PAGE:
Louth Town Councillors have voted in favour of pressing ahead with a judicial review into the controversial sale of the Cattle Market, joining forces with campaign group Keep Louth Special to cover the cost of the review.
The Mayor of Louth, Councillor Andrew Leonard, and Keep Louth Special spokesperson Nick Louth met with top barrister Sam Skinner who specialises in judicial review cases, and will only take on cases if he is “99 per cent sure he is going to win”, according to the Mayor.
The legal action follows East Lindsey District Council’s decision to sell the Cattle Market site to Asda back in July, as Louth Town Council believes that the decision-making process was flawed.
At the Louth Town Council meeting last Tuesday, Coun Leonard revealed that a potential ‘trump card’ for the Town Council is being researched by their barrister as a matter of priority, as an old cutting from the London Gazette about the 1848 Louth Markets and Improvement Act appears to bestow ownership of the Cattle Market to the Mayor of Louth.
If it can be demonstrated that the 1972 Local Government Act did not explicitly mention the 1848 Act, then it may be the case that the 1848 Act was never superseded and continues to be in force - with potentially huge consequences for the sale.
If this potential trump card fails to deliver, then the Town Council has agreed to contribute up to a maximum of £12,500 from their
reserves - around half of the predicted cost of the judicial review - with Keep Louth Special covering the other half from public donations, many of which have already been received.
Coun Leonard explained that payment of bills throughout the judicial review process would firstly come out of Keep Louth Special’s funds, with the Town Council effectively ‘underwriting’ the remaining costs (up to the £12,500 maximum) if Keep Louth Special are unable to pay the full sum.
Coun Leonard said: “At the rate Keep Louth Special are going, it is more than likely that we won’t be going into our budget”, and Coun George Horton added: “One businessman has put £10,000 into the pot, and another one’s put £1,000 into the pot - and they haven’t asked for any money yet.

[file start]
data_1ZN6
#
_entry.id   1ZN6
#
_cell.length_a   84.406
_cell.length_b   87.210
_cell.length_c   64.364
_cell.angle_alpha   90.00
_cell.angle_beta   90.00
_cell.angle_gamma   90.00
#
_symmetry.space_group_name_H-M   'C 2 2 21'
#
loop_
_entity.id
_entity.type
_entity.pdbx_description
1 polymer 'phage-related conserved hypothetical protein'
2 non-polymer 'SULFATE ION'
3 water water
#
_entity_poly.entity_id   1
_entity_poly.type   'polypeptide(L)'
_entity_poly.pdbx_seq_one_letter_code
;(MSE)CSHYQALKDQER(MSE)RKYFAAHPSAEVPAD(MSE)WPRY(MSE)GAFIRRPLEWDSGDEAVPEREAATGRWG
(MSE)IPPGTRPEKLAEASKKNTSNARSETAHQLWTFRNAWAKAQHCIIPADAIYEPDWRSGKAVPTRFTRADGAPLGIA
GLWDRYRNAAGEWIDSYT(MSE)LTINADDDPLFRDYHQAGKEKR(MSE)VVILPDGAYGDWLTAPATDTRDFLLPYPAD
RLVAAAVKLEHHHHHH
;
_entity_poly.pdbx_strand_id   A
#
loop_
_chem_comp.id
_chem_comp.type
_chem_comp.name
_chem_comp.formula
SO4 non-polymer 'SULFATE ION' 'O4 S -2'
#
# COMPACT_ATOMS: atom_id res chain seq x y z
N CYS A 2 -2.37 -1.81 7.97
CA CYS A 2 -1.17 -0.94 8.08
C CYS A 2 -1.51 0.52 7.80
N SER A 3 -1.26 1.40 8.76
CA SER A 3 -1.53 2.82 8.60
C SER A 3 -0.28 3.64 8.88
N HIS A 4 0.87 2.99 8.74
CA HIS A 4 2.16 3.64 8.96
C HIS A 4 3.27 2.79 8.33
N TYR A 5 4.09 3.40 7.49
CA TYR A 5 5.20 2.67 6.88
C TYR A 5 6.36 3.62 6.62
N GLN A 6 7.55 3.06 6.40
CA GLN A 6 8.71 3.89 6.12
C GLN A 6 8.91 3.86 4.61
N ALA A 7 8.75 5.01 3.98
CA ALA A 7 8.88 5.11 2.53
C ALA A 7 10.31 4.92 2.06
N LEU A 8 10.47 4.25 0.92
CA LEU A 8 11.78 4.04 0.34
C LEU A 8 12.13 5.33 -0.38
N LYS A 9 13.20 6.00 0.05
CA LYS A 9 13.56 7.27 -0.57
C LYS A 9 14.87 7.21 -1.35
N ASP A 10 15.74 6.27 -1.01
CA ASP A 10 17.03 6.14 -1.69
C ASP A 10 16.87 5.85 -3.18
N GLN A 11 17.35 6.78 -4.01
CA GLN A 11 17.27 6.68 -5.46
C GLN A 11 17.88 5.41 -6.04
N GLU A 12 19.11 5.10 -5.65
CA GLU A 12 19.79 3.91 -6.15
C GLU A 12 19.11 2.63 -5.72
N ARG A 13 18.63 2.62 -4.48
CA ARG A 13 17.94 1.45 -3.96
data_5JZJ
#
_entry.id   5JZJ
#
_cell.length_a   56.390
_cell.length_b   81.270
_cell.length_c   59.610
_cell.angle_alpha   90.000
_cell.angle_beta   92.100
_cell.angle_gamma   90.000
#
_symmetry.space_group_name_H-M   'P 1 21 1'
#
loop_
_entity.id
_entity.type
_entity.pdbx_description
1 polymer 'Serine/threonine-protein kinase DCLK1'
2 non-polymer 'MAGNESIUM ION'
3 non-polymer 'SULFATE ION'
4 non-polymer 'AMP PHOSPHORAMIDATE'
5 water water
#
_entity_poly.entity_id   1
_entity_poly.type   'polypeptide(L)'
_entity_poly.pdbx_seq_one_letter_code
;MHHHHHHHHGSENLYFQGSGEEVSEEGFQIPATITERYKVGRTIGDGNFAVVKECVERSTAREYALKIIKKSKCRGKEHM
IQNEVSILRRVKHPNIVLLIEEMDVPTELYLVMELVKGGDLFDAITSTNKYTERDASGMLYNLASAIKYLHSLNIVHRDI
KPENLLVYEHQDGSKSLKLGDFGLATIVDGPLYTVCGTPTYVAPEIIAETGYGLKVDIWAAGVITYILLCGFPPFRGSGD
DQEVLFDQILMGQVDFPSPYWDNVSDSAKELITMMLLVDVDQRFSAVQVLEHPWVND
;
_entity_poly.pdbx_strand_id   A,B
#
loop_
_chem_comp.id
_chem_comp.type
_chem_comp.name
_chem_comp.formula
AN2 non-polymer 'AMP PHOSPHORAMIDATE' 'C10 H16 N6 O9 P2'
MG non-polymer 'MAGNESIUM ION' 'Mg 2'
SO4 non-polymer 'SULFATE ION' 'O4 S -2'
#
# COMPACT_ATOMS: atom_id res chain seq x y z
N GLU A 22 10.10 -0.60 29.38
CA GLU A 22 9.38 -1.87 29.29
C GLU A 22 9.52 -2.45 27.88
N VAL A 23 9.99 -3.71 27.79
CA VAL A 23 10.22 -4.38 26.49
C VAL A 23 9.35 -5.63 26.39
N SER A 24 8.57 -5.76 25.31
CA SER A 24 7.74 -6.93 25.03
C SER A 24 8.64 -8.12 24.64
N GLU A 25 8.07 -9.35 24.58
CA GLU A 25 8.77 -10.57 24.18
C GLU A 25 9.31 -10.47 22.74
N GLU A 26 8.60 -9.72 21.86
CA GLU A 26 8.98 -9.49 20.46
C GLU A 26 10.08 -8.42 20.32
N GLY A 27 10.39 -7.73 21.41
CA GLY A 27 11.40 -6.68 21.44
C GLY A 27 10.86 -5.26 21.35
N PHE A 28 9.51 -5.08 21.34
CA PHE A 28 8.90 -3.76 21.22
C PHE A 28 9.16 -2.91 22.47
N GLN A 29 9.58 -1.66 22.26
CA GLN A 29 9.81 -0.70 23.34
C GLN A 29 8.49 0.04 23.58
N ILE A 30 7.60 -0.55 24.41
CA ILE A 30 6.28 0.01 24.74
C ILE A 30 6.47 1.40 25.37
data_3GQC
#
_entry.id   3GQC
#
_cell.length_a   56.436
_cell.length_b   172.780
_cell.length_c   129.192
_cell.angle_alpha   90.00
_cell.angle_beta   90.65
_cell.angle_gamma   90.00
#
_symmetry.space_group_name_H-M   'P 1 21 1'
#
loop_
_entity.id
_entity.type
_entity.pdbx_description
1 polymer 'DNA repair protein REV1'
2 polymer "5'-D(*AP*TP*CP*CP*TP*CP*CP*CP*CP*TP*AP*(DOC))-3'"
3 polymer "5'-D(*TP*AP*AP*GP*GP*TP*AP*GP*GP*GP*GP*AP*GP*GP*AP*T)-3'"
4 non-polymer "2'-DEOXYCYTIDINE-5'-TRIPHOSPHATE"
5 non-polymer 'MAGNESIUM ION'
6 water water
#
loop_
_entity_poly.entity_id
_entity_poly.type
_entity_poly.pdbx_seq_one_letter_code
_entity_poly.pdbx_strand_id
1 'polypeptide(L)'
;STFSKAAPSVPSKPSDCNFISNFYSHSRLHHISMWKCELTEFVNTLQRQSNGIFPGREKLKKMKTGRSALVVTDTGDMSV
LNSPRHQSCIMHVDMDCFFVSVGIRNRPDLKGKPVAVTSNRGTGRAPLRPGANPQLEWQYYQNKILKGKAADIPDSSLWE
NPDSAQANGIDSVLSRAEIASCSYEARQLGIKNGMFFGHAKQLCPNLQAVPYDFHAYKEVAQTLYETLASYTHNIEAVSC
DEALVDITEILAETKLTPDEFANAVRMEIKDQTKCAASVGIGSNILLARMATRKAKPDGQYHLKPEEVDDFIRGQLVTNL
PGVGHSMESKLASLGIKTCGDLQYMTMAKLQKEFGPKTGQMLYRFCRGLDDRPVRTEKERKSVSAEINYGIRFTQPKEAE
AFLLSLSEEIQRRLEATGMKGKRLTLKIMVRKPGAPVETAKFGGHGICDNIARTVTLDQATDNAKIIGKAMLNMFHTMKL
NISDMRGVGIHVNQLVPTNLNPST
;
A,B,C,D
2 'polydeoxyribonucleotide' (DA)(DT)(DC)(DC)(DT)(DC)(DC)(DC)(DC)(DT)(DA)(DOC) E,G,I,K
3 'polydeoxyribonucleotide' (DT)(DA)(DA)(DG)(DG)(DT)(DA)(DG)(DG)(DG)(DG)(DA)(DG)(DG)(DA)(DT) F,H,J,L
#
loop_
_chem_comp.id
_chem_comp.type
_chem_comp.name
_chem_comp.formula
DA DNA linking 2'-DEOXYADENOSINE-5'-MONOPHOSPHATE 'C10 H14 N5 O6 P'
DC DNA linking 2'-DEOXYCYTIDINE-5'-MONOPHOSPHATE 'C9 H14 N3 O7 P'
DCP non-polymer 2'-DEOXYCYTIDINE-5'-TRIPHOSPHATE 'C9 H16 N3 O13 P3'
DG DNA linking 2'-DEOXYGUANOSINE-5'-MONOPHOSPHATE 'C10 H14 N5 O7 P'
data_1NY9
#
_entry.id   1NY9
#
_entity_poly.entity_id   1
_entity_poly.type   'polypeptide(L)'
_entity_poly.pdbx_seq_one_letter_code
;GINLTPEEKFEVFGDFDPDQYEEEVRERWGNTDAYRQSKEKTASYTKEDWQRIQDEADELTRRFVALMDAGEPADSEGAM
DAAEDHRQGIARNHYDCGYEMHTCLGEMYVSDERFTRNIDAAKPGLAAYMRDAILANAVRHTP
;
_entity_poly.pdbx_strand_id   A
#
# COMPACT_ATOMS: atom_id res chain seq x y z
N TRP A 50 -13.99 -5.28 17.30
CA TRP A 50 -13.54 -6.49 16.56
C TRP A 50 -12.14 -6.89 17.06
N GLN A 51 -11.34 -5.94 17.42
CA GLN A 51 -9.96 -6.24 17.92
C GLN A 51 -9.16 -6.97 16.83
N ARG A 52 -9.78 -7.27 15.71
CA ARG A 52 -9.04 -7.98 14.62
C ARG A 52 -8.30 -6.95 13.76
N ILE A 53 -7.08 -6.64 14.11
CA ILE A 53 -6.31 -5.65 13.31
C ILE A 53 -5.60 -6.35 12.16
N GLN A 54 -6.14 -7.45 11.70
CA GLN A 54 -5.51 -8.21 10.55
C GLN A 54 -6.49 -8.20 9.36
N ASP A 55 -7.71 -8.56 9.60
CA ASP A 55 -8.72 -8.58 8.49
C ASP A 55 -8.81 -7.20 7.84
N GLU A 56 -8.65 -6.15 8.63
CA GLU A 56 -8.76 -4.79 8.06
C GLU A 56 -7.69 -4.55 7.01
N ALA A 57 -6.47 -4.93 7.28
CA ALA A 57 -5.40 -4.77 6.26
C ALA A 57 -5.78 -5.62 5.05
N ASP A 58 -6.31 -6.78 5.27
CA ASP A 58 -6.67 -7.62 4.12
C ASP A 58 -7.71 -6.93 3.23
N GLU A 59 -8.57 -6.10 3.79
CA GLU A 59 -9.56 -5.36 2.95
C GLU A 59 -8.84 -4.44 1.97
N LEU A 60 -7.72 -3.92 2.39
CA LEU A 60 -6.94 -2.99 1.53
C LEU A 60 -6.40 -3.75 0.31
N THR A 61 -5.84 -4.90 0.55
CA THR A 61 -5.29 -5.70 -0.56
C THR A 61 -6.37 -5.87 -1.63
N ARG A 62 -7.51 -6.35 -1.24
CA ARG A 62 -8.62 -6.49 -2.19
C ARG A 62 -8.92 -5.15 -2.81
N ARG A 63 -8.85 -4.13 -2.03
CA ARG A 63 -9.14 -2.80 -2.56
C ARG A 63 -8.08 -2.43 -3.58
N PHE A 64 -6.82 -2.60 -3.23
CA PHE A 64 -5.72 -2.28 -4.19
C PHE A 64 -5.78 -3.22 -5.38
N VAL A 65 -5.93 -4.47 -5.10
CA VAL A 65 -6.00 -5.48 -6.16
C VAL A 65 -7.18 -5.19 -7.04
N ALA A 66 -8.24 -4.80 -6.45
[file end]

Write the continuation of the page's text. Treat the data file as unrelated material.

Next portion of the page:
“If all the local businesses all chipped in and put a hundred quid in, then they would reach that money - it wouldn’t cost Louth Town Council anything.”
Coun Laura Stephenson was less enthusiastic about the plans, and said: “It doesn’t matter whether Louth Town Council and Keep Louth Special are getting all of the money they could possibly need, because East Lindsey District Council is still going to have to pay for their side of it.
“It’s us, as taxpayers, who have got to pay. If we are going to seriously ask the people of Louth to be spending that much money, we need to have a referendum to know we have all of them behind us.
“That is the only way that we can allow that to happen.”
Coun Leonard responded that an extensive survey during the formulation of the Louth Town Plan a few years ago suggested that “85 per cent of the population didn’t want a supermarket in Louth”, and added: “That, to me, speaks volumes.”
Following the meeting, a spokesperson for Move Louth Forward, the pro-supermarket campaign group, said: “Move Louth Forward are sure that the councillors are men and women of integrity and only want to do the best for the town, but their argument has been lost about the sale of the Cattle Market.
“To continue arguing about it is only going to cause misery and expense to the ratepayer.
“Lawyers will be the only benefactors of the expense that will be incurred by continuing along this pathway of litigation.”
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